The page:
As for Shawn and Katy as a potential couple? Yeah. Chemistry. It's too neat and tidy an idea, and I don't see how Rider's going to be on this show often enough to be playing Maya's actual stepfather. And I think I'd rather his father figure-ness toward Maya remain honorary rather than official. But they do have chemistry and I'll let it play out more before I pass judgement. And, also, I like Katy. She's a good character. It's probably not a coincidence that her two episodes have been the two best.

Anyway, everyone comes back to the Matthews, Maya learns the truth, and clearly begins to be entertaining the idea of Katy and Shawn ending up together too. 

Episode Verdict: A solid 'A'. It's not perfect - the cheesiness with the "The Fixer!" "The Apprentice!" stuff, and everything with Farkle, but it's definitely the best episode of the series.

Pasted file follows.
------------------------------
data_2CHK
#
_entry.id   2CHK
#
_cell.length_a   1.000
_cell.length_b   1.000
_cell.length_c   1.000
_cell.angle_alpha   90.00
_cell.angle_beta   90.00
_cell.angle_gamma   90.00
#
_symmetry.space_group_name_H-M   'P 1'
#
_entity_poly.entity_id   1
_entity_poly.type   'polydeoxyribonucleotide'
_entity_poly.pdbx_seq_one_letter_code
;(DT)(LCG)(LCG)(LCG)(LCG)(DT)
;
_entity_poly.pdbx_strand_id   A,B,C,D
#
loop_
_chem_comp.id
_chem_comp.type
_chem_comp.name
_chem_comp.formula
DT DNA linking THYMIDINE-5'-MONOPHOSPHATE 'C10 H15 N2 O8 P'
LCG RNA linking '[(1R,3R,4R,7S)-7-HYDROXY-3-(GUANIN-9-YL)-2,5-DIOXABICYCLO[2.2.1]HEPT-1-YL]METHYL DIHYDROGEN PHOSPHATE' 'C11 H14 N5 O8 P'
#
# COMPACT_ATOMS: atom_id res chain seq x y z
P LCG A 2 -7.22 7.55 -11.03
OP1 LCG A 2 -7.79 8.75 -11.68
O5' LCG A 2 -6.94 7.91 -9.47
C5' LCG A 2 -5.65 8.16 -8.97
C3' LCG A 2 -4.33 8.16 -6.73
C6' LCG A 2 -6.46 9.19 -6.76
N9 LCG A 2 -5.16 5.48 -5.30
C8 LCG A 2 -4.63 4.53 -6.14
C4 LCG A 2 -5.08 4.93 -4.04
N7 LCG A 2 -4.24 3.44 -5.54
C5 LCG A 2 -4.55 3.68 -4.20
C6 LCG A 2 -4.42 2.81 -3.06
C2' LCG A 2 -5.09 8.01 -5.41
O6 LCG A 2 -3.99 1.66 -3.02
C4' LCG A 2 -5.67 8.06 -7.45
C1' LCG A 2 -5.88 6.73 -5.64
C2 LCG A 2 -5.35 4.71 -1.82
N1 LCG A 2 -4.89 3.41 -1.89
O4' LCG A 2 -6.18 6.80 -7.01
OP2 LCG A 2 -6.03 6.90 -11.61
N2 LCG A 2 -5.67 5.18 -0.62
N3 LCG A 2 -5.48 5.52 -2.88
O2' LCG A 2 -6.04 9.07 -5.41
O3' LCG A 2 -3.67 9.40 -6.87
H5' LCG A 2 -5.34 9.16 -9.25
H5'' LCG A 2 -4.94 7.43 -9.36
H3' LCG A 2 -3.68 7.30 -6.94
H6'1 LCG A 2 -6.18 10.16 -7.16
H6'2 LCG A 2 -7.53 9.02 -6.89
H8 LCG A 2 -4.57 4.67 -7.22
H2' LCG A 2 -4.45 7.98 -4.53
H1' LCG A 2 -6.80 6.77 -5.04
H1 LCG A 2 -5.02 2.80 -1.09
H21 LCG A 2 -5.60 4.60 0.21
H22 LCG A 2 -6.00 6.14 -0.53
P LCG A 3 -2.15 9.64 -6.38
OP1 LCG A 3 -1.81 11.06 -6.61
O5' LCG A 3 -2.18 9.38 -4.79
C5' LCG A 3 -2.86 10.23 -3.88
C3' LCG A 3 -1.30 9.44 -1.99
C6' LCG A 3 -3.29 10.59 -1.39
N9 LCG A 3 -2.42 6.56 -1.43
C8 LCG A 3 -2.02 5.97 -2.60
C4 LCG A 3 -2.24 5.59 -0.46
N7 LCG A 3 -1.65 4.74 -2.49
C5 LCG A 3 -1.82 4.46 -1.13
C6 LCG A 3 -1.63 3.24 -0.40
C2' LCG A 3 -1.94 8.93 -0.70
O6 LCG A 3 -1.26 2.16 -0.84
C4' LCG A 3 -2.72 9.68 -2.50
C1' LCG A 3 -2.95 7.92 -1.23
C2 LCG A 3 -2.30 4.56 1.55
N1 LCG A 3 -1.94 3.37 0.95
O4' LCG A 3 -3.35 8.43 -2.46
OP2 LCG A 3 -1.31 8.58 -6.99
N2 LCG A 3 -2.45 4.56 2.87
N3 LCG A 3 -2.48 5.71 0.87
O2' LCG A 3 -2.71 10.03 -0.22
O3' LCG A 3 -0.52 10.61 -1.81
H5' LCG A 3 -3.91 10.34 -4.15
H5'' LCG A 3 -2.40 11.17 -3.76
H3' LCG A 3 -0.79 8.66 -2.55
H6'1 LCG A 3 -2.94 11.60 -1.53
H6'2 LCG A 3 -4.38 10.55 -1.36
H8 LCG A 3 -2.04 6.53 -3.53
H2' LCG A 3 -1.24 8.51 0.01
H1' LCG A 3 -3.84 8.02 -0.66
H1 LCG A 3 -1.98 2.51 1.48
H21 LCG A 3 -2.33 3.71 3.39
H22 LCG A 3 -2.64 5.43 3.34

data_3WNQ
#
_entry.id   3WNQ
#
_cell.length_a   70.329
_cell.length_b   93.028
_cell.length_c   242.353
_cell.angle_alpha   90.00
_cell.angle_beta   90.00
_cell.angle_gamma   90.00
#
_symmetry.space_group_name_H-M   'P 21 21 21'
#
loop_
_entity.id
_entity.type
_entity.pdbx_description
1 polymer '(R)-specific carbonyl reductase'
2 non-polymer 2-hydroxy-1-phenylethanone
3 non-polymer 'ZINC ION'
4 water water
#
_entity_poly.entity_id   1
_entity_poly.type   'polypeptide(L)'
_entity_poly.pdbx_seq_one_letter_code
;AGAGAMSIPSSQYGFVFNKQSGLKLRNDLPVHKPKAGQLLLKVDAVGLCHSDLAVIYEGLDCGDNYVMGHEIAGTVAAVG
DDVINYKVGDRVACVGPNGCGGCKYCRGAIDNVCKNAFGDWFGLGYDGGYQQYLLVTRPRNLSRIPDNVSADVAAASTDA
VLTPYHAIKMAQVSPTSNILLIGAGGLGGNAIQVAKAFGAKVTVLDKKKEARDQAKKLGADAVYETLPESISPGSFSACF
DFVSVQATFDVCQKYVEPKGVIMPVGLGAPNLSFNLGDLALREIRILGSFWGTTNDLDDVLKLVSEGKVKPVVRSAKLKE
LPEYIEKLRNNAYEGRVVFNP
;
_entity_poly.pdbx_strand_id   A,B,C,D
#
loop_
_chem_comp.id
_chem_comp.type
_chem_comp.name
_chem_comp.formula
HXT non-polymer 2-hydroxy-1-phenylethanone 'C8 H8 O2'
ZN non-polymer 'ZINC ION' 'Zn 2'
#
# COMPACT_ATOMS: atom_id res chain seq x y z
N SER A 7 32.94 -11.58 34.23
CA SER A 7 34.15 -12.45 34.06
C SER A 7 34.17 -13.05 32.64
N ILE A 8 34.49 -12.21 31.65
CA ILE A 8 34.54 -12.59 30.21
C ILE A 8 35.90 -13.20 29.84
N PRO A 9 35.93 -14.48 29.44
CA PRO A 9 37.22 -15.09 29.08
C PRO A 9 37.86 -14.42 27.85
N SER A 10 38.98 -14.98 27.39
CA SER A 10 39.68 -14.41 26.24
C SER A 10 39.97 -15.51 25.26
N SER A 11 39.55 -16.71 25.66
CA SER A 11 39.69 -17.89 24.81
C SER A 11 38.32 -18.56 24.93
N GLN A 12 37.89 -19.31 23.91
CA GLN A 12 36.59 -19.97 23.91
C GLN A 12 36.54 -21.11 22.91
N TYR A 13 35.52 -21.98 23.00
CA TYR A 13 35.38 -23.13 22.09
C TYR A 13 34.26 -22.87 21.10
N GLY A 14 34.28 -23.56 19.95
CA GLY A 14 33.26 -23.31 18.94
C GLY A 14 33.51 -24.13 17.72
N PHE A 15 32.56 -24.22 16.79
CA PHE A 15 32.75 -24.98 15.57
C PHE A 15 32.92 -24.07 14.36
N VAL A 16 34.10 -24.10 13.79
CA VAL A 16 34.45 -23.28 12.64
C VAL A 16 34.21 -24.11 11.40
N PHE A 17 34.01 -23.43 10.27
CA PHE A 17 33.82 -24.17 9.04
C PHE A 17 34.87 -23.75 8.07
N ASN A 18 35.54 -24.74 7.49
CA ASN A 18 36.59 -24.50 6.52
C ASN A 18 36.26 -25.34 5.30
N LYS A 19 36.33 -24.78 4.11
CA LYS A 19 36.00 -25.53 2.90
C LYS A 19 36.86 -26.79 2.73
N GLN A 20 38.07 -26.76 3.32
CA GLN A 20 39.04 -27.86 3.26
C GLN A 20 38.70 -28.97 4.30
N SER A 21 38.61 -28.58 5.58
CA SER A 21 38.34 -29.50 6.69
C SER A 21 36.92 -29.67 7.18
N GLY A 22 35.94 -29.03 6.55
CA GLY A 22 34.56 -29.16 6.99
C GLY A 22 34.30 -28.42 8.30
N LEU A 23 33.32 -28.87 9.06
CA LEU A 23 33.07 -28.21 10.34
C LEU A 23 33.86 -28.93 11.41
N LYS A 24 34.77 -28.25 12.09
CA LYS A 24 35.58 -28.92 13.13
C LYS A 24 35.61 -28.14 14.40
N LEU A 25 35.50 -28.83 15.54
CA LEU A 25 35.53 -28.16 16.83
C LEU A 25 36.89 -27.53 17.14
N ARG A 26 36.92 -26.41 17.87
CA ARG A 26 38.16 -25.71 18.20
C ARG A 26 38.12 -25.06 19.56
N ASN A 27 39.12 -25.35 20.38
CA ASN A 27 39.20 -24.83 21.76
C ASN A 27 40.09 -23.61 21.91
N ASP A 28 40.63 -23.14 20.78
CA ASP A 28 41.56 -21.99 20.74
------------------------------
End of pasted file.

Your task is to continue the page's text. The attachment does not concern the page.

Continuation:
Episode MVP: Oh man! That's hard! Almost everyone's deserving. Sabrina Carpenter and Rowan Blanchard were both great in this episode, and, though I didn't talk about it much, so was Danielle Fishel. But still, it's really down to Rider Strong, Ben Savage, and Cheryl Texiera. But since Ben was part of the lame part of the episode too, and Cheryl Texiera didn't even show up until the end, I'll give it to Rider Strong.

Sunday, January 11, 2015

Episode Review: Girl Meets Game Night (#1.17)

Episode Title: "Girl Meets Game Night"
Episode Number: 17
Boy Meets World Episodes Borrowed From: Well, there are episodes, like Season 1's "Father/Son Game" and Season 4's "Wheels" that deal with the father feeling left behind by his children, it's more or less just become a recurring theme in Girl Meets World and doesn't feel inspired by BMW.
Cory's History Lesson and Relevance: The Revolutionary War, which is actually perhaps this show's best use of this. The parent/child analogy is, from my understanding, very much how the people at the time viewed the split. 

Episode Review: